and improve lives, that is absolutely what their mission
statement is. Of course, it is part of their brand, no pharmaceutical
company wants to be associated with death, is the opposite of the PR
they would want. More importantly, the people who go into the
pharmaceutical industry and develop these drugs, there's the Hippocratic
oath which is the bedrock of medicine, they are making medicines
for the service of improving lives of patients. Botched executions that
we have seen using those medicines is an aberration and something no
one wants to be involved in. What happens when a lethal injection is
administered? Let's take the original lethal injection design,
three drugs, the first is an anaesthetic, second a paralytic
agent, the third is potassium chloride, a very potent acidic
chemical. The first is supposed to put you to sleep, but these are not
medical people administering it, sometimes the drugs have come from a
reputable sources, maybe the drugs are problematic. You have a warden
trying to find a vein which is not easy. If they miss it, or if the
prisoner is not anaesthetised properly, they are awake. They are
paralysed, then the administration of the third Reich, the Supreme
Court described it as the chemical equivalent of being burned alive at
the stake, we cannot see if execution has gone wrong. If the
prisoner has remained awake and conscious during the third drug, it
is a very painful acid through the veins, you can see how it can
potentially be torturous and how the design is not in order to make it
the least painful or most humane, it is the most cosmetically palatable.
It is there specifically so we don't see what is really going on so we
cannot see the suffering, but that very element that means we don't see
it is one that means the prisoner can see it the most. Advocates would
say it is more humane than the electric chair or firing squad, what
would you say? I don't know, in terms of lethal injection, there
have been so many botched, I've spoken with doctors, so many say
that they would not pick to be executed by lethal injection. We
occasionally have this debate, it is hard to wake up which is the most
humane but I can say that this myth of a humane lethal injection is that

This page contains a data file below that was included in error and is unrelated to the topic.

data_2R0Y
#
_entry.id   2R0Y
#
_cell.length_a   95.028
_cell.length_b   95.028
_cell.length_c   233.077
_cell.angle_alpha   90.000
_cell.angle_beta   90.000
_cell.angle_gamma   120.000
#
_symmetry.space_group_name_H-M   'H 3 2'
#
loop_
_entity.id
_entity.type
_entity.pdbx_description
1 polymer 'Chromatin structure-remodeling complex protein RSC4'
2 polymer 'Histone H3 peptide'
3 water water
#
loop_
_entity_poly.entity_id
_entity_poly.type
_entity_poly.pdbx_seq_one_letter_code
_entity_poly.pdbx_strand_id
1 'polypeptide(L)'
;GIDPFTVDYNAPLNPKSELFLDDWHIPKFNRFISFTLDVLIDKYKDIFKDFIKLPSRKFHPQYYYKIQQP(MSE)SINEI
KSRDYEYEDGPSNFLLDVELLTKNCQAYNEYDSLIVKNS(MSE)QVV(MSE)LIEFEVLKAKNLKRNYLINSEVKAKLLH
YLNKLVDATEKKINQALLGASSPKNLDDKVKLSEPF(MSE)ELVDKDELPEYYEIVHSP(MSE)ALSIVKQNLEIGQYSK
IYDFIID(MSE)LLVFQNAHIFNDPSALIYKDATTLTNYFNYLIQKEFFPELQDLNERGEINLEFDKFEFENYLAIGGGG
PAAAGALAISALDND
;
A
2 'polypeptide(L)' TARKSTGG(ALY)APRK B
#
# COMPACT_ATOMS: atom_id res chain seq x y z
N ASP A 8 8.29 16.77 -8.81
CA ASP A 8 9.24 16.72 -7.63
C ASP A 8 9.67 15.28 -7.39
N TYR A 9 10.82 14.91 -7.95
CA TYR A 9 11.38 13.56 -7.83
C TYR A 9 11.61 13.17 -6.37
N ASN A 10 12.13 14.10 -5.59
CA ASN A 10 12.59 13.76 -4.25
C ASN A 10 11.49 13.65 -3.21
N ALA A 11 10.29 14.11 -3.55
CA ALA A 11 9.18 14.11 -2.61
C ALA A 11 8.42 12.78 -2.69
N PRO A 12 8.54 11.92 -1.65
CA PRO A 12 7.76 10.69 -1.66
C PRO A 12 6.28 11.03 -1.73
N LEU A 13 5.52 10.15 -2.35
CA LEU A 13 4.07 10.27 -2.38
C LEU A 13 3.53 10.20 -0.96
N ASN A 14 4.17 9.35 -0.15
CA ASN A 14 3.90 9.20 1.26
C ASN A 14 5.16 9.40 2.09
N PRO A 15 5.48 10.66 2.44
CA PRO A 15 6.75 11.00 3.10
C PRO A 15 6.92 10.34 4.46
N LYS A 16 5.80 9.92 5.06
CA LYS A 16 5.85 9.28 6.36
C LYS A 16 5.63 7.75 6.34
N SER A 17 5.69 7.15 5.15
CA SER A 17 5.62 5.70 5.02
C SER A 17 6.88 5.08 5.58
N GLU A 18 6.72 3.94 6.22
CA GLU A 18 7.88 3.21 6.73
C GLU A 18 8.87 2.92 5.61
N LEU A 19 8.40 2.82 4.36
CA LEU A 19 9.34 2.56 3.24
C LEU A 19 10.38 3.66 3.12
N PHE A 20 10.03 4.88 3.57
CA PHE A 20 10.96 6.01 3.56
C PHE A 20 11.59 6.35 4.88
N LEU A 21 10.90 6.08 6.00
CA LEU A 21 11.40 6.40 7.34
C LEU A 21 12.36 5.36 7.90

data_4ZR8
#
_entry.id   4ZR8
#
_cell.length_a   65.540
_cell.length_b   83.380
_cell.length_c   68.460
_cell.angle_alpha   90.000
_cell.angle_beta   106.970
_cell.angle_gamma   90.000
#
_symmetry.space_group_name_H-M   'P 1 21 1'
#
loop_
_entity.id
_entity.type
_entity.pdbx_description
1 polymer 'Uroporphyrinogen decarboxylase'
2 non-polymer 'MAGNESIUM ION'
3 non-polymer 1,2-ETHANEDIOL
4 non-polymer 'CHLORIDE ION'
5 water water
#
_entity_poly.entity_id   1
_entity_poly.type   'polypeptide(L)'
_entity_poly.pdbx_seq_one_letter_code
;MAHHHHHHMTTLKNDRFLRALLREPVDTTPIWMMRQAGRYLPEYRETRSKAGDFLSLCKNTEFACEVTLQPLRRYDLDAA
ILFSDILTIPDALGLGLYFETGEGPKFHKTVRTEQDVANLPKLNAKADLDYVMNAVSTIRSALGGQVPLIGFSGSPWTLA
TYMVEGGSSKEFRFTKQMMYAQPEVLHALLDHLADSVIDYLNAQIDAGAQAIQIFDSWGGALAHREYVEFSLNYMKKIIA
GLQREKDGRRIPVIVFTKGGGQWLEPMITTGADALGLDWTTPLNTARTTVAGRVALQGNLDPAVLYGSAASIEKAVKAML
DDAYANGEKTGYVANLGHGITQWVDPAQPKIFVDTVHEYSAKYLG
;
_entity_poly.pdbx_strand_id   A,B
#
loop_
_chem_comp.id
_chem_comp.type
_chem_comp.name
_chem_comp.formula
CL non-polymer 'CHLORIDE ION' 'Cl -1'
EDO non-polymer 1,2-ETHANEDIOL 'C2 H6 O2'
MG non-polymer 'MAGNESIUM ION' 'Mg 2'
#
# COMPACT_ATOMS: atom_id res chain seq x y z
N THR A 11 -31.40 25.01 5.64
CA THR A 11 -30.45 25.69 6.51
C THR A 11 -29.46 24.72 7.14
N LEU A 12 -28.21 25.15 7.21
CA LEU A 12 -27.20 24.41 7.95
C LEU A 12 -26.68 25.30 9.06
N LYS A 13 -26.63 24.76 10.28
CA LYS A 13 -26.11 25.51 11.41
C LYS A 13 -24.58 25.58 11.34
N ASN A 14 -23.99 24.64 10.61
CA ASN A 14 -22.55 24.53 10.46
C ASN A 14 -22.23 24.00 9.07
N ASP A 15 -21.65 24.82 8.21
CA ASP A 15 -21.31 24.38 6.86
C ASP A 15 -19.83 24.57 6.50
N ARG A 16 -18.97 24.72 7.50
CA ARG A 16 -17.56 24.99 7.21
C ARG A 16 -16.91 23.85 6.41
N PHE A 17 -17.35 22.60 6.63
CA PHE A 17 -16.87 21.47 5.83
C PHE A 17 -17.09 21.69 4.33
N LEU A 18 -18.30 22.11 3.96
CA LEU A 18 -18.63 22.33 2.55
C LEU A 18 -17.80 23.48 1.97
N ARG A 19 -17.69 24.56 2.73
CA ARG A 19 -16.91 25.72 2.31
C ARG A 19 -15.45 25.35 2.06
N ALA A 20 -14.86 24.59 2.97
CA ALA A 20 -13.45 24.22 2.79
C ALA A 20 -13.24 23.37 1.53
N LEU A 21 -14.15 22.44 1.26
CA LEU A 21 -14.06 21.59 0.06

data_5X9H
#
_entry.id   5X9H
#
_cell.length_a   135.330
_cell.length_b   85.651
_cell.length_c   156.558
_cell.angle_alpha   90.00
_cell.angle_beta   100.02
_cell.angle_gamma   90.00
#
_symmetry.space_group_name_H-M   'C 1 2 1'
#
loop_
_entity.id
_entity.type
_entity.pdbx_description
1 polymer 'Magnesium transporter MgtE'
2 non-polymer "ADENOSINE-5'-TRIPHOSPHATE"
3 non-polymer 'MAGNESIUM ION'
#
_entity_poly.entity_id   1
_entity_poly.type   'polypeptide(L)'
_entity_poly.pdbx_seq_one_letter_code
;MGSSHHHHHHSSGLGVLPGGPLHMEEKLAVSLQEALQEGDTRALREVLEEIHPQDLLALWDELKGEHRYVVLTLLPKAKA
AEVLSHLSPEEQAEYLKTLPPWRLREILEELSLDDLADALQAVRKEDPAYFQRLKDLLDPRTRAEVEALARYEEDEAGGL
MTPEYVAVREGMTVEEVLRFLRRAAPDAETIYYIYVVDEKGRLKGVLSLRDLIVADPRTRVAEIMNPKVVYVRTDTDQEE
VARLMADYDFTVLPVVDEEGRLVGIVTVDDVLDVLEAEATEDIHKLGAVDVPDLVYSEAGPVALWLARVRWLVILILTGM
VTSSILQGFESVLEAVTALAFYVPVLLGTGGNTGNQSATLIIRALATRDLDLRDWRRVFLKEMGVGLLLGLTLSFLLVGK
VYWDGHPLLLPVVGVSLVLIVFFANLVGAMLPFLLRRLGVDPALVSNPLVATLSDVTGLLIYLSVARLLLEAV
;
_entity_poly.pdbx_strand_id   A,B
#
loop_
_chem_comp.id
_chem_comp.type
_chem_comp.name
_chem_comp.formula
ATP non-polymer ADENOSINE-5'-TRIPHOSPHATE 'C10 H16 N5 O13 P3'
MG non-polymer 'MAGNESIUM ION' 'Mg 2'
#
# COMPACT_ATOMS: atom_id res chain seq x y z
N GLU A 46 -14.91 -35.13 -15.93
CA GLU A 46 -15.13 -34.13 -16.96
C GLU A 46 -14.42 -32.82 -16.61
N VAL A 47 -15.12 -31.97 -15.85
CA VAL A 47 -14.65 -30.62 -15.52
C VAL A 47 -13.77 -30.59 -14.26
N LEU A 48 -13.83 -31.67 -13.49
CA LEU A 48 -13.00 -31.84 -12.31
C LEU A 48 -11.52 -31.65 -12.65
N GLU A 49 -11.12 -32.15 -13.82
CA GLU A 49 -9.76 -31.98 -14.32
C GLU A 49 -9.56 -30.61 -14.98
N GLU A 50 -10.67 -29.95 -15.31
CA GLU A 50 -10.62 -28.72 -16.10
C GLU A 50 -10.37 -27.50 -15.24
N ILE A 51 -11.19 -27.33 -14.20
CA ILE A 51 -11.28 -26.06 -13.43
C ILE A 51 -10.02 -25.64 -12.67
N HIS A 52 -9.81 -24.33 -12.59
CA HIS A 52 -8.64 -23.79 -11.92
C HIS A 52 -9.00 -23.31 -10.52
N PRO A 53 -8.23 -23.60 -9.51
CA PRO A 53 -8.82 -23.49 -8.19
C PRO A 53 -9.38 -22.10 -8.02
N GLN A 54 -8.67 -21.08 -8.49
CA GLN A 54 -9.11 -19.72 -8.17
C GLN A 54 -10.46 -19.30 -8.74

it is a myth and has to be debunked -- it is hard to way up.
We need to get behind the curtains, so to speak. Thank you.
Time for a round-up of the sport. Saracens have lifted Rugby Union 's
Champions Cup, beating Racing 92 to become the first English club to
conquer Europe in nine years. They beat the parasite 29- -- 21-9, Owen
Farrell kicked seven penalties. Not since Wasps in 2007 has an English
club won the Rugby 's premier competition. Arsenal ladies have
claimed the women's FA Cup beating Chelsea 1-0, a record crowd for this
match at Wembley to see Danielle Carter score a fine individual goal
in the London sunshine. It was the 14th time that the Arsenal ladies
have lifted the trophy. Yarde this is the cup we want to be involved in
and playing on an occasion like this. We were playing in front of
all of these fans, and at Wembley, it is unreal, and experience I
will cherish for the rest of my life.
The race for the title in Spain's La Liga went
down to the final day with Lionel Messi's Barcelona
holding a slender 1 point adantage over Cristiano Ronaldo over Real
And it was Barcelona who sealed a 6th title in the last 8 years.
Uruguay's Luis Suarez took his tally to 40 league goals with a hat-trick
Real Madrid won 2-0 at home to Deportivo with
Lewis Hamilton will be hopeful of picking up his first race win
this season after claiming pole for Sunday's Spanish Grand Prix.
The world champion trails Mercedes team mate Nico Rosberg by 43
He had problems in qualifying for the last two races,
but was back on form in Barcelona claiming pole by more than quarter
Red Bull's newly-appointed 18 year old driver -
Max Verstappen - qualified an impressive fourth.
I am pretty happy. I did not get to compete in the last two qualifying
sessions, I'm very happy and grateful. The car was great.
It was a difficult day yesterday, so to start on the right foot today is
good. Britain's Andy Murray has
reached his second clay court final in a week,
as he took his semi-final against unseeded Frenchman Lucas
Pouille in total comfort 6-1, 6-2. Murray will face either
World Number 1 Novak Djokovic or Japan's Kei Nishikori
in Sunday's final. The Serbian has struggled
with a foot injury though, losing the first set 6-2 -
he did recover to take He currently leads 3-1
in the deciding set. He is still top of the leaderboard
but... Australia's Jason Day has dropped
4 shots in his third round Rory McIlory in his 3rd
round at the Players' Championship. He started the round on 15 and, but
a double bogey at the eighth has contributed to a slip. Rory?McIlroy
is levelled today, after ten holes, eight under overall.
Imagine zooming from Los Angeles to San Francisco in a tube
at supersonic speed in just 30 minutes instead of a six-hour drive.